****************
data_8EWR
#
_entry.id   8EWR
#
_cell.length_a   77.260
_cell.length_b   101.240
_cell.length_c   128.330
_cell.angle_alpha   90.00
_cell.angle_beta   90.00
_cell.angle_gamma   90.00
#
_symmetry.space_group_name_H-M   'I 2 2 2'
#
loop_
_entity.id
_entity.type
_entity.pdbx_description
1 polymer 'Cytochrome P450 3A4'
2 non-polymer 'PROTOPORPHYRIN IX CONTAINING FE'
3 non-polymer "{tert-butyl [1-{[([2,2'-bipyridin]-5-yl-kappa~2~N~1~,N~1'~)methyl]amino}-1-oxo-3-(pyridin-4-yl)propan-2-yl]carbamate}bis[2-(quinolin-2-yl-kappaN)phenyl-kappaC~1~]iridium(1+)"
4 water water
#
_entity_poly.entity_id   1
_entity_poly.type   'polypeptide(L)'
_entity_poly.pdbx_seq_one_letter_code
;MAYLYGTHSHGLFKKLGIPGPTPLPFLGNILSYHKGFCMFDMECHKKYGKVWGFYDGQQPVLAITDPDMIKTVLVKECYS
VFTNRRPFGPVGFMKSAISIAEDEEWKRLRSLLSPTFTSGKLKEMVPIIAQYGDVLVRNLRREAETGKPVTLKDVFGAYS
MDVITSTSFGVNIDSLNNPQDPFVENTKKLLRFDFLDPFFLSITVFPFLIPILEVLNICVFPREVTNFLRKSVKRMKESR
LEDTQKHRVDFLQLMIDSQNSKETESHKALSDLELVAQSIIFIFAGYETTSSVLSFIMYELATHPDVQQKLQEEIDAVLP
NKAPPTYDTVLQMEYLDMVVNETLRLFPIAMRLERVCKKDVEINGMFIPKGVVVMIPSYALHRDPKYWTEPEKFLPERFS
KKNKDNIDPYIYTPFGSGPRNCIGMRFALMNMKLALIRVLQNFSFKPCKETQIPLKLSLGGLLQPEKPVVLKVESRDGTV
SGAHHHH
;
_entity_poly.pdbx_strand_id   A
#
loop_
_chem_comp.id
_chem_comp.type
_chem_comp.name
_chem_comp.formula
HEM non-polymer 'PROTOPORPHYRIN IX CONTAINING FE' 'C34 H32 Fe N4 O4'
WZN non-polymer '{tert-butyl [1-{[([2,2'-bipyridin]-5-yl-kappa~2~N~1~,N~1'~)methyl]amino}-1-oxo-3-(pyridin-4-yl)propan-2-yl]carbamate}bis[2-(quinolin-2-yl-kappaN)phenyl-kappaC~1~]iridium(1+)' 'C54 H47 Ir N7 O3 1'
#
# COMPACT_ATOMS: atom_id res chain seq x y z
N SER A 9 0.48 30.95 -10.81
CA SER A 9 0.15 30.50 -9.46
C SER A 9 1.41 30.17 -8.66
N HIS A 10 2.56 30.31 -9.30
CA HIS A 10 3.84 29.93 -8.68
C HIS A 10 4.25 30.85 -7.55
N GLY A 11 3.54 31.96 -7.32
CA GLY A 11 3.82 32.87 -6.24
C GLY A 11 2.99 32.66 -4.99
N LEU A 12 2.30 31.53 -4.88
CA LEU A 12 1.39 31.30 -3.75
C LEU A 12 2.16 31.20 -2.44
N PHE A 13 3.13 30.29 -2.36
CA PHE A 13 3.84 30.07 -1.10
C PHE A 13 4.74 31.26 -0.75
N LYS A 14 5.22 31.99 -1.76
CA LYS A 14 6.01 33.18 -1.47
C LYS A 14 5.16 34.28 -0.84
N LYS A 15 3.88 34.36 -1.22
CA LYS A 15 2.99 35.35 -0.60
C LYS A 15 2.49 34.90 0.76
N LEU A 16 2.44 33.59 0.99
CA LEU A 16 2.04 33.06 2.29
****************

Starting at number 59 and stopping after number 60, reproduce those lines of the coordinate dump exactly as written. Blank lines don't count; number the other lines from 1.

C PHE A 13 4.74 31.26 -0.75
N LYS A 14 5.22 31.99 -1.76